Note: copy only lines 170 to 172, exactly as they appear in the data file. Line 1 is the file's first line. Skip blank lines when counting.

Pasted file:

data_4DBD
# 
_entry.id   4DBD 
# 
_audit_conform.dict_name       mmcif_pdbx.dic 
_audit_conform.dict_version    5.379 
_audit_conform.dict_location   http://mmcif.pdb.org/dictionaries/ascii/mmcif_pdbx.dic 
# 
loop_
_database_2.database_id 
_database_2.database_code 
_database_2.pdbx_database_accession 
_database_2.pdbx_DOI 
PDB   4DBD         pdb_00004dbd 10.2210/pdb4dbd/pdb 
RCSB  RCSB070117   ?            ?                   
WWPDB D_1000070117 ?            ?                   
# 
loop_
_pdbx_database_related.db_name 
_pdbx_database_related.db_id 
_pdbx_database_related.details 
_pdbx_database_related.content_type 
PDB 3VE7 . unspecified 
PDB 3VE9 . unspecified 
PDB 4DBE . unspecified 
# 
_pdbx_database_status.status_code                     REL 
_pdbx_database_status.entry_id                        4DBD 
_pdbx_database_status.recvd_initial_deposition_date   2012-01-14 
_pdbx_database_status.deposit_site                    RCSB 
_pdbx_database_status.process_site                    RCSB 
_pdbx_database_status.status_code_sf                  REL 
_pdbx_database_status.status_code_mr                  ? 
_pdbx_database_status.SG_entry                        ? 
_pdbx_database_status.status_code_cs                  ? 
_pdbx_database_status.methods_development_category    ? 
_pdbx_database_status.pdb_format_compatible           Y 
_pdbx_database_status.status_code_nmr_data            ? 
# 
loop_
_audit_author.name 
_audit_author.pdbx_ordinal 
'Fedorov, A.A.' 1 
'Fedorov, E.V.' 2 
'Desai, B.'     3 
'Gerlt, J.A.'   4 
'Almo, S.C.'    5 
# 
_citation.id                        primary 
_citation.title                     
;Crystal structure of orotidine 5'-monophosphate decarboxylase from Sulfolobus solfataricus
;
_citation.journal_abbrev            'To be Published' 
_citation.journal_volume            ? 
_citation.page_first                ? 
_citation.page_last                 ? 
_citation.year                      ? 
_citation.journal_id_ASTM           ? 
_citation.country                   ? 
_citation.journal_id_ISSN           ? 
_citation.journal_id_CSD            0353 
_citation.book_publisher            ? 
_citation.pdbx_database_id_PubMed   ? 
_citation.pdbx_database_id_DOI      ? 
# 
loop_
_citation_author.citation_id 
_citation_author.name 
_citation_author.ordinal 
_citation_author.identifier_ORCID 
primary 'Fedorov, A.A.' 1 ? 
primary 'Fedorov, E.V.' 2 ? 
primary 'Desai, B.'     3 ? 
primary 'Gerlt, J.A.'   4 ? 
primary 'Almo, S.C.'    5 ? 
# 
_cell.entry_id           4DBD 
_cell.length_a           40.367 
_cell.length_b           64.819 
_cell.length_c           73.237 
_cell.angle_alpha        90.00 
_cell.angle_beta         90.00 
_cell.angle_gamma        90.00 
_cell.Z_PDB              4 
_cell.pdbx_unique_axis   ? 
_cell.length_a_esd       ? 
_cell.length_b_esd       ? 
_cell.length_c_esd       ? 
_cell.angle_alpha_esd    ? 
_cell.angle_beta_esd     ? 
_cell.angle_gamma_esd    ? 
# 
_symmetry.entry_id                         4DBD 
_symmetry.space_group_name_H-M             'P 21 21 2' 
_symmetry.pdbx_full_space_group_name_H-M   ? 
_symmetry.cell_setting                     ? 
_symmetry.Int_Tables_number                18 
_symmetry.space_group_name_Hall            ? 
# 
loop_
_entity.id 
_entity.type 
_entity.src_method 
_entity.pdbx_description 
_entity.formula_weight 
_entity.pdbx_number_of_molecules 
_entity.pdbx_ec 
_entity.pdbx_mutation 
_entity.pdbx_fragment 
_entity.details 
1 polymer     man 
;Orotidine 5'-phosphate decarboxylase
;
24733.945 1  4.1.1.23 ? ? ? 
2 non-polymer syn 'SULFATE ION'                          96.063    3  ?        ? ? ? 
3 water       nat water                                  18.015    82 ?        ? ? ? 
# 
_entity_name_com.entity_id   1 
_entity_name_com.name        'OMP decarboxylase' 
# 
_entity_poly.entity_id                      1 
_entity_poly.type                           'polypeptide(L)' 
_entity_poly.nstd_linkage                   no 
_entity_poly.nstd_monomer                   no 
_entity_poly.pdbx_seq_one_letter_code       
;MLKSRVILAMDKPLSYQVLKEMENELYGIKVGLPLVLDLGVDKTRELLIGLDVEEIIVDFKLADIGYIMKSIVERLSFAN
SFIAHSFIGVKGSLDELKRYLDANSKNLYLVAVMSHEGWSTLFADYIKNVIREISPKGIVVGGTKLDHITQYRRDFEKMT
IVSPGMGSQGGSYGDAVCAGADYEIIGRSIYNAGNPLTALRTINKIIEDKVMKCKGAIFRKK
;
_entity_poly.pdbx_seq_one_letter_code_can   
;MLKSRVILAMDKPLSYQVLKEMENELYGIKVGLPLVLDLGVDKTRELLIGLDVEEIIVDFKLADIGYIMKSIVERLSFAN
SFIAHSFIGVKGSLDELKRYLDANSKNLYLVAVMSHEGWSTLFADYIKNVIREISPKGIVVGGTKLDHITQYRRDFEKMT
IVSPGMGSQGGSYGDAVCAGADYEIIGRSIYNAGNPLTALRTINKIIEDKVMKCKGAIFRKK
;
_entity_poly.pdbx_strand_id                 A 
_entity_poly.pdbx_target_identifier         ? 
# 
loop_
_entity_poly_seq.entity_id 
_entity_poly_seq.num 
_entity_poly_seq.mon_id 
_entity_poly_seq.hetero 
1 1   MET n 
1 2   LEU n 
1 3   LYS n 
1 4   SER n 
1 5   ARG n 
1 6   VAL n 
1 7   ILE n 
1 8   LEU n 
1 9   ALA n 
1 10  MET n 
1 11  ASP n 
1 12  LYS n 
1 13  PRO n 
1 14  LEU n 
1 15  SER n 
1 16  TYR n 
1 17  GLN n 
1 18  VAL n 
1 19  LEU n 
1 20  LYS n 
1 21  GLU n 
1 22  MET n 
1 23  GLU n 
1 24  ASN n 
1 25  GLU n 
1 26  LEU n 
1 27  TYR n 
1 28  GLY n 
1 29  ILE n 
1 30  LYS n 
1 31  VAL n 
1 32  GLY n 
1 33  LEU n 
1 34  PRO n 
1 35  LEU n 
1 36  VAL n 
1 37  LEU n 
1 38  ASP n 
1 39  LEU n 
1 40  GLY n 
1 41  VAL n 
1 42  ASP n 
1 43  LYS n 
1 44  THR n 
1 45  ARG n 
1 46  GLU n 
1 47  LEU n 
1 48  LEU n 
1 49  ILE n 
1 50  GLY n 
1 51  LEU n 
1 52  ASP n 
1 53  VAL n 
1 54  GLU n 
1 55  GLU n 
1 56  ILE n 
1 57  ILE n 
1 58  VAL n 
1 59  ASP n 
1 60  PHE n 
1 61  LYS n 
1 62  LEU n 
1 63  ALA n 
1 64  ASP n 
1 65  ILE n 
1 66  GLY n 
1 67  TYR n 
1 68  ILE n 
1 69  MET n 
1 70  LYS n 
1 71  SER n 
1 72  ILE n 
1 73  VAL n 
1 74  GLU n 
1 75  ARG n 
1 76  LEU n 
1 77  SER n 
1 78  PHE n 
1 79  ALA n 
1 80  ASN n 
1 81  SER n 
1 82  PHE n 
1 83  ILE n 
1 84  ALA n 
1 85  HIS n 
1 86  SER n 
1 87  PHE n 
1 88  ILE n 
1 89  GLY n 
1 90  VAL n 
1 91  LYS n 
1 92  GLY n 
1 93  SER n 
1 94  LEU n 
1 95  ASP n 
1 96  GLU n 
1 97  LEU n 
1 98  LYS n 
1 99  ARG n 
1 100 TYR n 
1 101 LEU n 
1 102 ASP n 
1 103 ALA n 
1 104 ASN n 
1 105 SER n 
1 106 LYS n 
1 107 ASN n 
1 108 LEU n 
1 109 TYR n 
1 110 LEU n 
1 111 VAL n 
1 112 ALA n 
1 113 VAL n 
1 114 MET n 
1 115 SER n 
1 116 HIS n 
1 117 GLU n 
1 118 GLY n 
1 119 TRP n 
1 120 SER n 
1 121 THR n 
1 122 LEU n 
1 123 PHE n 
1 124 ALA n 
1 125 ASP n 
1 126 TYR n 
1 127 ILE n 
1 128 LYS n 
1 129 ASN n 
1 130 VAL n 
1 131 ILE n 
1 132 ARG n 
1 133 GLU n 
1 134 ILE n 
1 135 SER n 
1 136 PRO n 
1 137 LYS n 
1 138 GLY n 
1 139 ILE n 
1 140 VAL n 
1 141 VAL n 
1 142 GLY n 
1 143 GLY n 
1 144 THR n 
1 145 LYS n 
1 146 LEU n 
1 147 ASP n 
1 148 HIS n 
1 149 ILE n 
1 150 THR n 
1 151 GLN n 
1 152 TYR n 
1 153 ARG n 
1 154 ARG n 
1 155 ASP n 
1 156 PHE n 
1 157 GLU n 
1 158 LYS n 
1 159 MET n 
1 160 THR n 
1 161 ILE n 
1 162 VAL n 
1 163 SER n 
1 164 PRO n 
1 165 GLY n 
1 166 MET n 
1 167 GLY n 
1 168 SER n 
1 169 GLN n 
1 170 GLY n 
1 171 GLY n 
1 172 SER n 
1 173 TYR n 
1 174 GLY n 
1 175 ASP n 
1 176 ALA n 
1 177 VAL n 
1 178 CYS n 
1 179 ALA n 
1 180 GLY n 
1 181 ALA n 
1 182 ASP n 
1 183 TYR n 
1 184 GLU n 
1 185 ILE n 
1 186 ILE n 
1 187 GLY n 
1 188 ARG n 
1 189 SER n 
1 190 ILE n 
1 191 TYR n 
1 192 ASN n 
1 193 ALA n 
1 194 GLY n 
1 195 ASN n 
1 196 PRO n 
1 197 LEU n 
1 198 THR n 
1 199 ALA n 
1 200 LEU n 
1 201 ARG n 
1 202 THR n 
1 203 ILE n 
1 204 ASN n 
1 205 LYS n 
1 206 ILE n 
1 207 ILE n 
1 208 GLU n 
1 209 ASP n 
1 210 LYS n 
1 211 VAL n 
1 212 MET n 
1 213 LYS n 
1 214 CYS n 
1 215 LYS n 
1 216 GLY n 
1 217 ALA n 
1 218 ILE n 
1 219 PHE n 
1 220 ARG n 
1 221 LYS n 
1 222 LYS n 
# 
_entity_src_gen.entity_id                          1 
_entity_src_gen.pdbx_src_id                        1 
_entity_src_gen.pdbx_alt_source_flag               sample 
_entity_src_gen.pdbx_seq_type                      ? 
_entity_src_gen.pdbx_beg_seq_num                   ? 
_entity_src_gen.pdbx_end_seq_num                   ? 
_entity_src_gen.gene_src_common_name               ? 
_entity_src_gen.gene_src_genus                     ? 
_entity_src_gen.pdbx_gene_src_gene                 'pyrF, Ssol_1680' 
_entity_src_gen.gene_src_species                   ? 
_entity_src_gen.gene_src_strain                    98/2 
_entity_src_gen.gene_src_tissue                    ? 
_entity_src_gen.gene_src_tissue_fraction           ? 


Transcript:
1 28  GLY n 
1 29  ILE n 
1 30  LYS n 